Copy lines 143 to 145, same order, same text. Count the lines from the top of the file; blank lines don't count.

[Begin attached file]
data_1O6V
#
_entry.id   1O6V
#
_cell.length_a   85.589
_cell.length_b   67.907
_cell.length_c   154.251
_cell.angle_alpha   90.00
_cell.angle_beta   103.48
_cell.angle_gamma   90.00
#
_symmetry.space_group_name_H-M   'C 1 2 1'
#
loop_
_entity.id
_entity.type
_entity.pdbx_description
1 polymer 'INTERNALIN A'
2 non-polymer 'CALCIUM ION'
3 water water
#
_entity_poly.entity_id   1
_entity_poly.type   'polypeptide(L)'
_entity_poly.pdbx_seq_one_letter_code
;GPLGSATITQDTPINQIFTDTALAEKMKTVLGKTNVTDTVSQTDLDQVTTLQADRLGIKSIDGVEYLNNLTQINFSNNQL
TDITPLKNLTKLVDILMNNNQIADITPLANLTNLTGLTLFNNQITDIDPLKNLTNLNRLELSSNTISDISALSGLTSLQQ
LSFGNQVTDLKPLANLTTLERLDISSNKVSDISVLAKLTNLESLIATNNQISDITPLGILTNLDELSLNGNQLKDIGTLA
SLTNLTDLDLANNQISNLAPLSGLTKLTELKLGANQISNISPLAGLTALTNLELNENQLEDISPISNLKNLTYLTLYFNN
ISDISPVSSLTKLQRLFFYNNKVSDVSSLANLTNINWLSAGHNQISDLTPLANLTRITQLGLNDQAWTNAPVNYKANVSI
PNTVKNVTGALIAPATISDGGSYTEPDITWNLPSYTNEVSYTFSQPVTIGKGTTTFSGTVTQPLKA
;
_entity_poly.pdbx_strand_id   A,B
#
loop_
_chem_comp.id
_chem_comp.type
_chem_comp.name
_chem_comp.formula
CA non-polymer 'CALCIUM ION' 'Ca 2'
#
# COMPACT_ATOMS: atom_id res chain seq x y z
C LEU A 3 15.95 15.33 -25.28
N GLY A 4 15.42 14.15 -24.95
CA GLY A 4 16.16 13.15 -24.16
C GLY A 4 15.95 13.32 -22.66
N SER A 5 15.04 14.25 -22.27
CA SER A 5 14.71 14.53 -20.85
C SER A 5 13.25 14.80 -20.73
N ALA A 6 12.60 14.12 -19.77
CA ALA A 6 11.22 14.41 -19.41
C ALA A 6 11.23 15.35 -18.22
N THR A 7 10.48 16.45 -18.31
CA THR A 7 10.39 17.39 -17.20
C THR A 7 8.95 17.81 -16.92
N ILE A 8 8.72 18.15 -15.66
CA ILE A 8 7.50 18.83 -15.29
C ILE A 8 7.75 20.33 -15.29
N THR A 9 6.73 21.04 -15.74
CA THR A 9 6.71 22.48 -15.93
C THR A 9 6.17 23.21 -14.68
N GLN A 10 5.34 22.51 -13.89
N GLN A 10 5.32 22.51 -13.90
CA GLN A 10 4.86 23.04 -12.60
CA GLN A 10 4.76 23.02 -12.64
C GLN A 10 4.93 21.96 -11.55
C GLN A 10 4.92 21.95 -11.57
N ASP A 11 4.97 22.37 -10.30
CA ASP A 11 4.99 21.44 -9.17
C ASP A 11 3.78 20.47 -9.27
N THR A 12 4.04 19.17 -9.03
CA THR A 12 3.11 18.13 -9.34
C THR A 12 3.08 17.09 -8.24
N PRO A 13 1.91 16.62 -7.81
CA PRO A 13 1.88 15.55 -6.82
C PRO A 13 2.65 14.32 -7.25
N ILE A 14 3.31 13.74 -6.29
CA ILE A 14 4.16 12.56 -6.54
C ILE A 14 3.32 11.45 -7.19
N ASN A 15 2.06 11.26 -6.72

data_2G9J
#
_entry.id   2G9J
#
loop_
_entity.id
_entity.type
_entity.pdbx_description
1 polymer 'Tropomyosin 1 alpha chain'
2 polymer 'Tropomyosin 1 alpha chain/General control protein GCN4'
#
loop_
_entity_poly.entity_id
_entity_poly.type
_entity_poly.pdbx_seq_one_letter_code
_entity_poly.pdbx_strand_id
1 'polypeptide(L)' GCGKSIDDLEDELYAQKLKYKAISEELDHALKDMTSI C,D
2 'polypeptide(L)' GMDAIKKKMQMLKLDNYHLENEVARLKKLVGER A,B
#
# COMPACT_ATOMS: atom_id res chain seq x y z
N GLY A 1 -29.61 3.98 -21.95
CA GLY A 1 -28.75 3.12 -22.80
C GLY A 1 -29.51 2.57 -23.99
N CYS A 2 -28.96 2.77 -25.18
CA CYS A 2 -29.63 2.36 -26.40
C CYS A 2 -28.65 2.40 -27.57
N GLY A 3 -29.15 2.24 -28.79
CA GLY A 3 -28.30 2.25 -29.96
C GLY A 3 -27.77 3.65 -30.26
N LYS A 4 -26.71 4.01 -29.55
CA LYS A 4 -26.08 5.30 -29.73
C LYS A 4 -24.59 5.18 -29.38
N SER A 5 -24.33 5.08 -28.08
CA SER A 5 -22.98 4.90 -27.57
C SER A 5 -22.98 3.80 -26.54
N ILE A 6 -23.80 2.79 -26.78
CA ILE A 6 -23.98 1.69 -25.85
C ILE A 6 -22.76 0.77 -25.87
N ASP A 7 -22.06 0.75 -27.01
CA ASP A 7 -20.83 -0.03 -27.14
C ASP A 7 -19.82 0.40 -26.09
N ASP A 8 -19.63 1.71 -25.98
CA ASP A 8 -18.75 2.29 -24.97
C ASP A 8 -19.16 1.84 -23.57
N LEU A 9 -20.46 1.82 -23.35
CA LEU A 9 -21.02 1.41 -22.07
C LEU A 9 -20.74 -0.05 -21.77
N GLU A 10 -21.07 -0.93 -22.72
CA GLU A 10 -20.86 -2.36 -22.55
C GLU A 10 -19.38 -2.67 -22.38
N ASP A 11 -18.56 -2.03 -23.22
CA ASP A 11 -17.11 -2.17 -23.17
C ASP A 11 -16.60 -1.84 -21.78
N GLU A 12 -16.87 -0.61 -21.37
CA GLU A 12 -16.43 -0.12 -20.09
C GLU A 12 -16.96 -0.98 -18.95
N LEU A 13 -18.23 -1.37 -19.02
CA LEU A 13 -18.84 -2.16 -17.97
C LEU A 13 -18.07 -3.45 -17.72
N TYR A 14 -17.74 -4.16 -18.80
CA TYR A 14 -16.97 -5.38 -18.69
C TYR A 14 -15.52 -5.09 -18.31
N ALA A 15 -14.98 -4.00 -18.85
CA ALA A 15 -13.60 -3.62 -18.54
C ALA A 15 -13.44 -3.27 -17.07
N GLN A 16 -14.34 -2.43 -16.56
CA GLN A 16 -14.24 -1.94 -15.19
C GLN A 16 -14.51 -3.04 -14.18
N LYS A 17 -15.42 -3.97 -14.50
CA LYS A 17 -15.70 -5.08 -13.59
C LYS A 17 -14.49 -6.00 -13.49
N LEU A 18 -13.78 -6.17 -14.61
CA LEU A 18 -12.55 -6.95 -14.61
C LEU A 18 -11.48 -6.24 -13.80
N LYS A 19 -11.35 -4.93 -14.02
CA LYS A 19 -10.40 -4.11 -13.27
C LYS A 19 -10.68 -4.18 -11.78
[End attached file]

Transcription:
CA ALA A 15 -13.60 -3.62 -18.54
C ALA A 15 -13.44 -3.27 -17.07
N GLN A 16 -14.34 -2.43 -16.56